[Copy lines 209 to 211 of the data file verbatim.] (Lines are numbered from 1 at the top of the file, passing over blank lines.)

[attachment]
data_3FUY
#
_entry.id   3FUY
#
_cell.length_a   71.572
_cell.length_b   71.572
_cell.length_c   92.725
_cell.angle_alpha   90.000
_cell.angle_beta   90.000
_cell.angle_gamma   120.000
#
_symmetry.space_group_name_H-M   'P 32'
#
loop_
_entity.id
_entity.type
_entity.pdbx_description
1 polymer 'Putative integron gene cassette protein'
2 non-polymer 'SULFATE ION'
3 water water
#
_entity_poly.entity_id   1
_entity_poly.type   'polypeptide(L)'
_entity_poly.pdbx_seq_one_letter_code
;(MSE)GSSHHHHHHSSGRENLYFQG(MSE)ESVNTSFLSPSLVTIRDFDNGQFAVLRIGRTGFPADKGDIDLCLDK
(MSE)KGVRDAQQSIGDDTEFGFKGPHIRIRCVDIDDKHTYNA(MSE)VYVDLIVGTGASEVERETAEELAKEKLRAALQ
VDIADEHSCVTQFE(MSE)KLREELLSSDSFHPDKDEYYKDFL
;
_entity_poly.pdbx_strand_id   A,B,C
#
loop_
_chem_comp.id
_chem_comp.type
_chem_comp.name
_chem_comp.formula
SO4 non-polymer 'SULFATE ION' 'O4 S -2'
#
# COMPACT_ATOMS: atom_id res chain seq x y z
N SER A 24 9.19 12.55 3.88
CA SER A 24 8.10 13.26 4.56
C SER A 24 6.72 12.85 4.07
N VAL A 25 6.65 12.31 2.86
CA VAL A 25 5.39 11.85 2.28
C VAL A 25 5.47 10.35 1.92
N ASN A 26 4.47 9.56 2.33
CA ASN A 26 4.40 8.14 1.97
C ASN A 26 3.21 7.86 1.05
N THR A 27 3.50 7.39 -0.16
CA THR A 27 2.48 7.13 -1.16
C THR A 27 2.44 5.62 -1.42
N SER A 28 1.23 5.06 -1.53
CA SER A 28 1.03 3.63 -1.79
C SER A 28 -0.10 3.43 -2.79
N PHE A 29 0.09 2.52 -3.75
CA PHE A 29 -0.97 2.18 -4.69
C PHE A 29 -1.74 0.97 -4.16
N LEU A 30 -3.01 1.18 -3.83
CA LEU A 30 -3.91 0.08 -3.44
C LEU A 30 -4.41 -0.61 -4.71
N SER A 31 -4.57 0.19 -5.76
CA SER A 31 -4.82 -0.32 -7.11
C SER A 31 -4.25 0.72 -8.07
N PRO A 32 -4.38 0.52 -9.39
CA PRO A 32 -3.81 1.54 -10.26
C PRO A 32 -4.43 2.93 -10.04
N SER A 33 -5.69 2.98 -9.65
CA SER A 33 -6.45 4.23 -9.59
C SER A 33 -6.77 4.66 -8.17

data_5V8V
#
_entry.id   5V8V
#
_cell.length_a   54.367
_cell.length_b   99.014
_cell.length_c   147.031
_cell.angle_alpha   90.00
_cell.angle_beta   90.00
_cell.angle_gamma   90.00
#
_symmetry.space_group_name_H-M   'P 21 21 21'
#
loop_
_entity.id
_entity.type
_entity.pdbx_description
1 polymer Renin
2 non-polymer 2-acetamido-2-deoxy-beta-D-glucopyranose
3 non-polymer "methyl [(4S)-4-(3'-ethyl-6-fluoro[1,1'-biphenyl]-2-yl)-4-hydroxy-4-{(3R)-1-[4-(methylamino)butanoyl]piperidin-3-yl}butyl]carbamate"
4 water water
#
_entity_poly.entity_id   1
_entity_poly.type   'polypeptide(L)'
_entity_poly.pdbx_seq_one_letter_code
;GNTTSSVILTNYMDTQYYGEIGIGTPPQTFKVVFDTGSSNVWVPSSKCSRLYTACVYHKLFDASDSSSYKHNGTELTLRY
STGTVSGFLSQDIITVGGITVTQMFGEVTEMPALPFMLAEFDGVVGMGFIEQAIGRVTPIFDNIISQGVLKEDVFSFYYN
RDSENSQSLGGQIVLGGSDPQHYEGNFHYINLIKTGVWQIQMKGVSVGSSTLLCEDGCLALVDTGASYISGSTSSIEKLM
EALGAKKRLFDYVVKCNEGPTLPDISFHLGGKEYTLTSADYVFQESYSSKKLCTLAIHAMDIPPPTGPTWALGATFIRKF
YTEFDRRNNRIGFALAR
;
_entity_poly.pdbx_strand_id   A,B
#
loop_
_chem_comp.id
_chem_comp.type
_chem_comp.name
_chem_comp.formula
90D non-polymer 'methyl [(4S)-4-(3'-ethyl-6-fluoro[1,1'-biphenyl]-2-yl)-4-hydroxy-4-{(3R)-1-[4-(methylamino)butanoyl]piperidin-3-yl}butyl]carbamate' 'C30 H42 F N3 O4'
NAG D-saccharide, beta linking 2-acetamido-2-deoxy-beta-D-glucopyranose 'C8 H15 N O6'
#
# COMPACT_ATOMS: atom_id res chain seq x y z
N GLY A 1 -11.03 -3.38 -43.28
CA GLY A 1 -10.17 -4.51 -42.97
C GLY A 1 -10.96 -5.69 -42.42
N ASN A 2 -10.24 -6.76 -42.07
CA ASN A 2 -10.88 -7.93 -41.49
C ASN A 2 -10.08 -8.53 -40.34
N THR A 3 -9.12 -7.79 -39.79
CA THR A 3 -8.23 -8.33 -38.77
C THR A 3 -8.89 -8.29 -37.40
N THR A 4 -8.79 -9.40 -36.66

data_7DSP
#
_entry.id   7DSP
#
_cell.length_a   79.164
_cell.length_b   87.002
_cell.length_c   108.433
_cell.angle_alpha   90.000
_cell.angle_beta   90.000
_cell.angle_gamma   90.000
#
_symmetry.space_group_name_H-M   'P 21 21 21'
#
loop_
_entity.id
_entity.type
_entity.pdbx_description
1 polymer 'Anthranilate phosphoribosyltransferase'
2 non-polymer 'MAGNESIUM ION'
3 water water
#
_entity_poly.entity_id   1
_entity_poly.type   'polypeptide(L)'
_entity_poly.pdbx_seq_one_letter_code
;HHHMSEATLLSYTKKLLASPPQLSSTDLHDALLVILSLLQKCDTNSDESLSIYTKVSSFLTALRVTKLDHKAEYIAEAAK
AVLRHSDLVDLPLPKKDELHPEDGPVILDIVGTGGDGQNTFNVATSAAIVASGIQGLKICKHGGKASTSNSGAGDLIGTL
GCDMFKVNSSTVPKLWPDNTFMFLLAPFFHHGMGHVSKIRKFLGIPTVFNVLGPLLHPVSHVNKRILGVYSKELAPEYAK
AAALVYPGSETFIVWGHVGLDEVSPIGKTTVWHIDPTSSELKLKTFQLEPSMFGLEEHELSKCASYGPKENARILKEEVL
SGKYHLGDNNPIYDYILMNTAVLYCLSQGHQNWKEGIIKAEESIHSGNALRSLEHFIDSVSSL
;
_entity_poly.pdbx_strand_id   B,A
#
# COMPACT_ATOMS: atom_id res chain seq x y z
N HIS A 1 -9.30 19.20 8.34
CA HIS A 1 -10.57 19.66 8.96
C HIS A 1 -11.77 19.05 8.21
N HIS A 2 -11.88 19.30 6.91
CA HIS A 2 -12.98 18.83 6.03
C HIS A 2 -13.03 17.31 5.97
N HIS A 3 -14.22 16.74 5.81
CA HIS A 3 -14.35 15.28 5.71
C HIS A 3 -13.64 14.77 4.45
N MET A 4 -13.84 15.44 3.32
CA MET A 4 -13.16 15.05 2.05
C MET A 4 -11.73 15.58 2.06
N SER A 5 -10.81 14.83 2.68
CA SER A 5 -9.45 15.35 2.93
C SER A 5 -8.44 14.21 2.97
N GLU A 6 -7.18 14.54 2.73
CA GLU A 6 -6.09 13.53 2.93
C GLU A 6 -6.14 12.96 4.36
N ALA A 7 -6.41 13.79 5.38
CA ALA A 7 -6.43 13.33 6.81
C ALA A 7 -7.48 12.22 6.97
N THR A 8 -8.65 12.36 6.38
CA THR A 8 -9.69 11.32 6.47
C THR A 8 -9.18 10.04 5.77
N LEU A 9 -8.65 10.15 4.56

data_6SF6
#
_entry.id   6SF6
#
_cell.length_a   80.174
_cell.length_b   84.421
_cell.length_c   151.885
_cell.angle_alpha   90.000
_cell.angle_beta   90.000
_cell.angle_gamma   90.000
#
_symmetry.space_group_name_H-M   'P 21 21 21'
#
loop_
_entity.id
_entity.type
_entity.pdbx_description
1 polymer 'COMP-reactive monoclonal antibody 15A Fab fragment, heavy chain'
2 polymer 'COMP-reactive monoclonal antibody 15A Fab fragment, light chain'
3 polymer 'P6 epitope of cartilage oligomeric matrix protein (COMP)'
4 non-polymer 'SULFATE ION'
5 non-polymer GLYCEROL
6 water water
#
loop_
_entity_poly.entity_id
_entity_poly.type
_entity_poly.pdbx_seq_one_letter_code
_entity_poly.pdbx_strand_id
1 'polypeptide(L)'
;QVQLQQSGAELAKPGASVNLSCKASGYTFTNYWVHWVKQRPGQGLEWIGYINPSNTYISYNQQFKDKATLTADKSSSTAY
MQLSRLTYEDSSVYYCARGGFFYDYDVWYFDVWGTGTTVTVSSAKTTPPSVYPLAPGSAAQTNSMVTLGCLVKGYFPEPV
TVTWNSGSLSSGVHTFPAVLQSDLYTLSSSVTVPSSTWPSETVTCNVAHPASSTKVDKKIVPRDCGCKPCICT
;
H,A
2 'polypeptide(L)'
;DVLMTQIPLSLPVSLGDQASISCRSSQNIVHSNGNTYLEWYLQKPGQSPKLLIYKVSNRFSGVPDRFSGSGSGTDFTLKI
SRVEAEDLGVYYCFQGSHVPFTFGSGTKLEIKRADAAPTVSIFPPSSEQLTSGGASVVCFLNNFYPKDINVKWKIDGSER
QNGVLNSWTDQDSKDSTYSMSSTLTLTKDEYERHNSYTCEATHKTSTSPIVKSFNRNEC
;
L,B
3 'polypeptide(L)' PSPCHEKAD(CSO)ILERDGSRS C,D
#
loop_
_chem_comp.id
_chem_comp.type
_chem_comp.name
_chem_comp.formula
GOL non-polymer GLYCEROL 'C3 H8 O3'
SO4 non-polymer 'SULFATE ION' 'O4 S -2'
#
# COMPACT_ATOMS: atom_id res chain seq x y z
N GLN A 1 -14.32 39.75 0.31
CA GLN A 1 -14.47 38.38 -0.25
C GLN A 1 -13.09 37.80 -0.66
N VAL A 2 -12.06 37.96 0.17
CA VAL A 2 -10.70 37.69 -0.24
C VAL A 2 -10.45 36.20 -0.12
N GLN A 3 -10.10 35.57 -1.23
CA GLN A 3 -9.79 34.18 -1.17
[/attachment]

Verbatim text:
;QVQLQQSGAELAKPGASVNLSCKASGYTFTNYWVHWVKQRPGQGLEWIGYINPSNTYISYNQQFKDKATLTADKSSSTAY
MQLSRLTYEDSSVYYCARGGFFYDYDVWYFDVWGTGTTVTVSSAKTTPPSVYPLAPGSAAQTNSMVTLGCLVKGYFPEPV
TVTWNSGSLSSGVHTFPAVLQSDLYTLSSSVTVPSSTWPSETVTCNVAHPASSTKVDKKIVPRDCGCKPCICT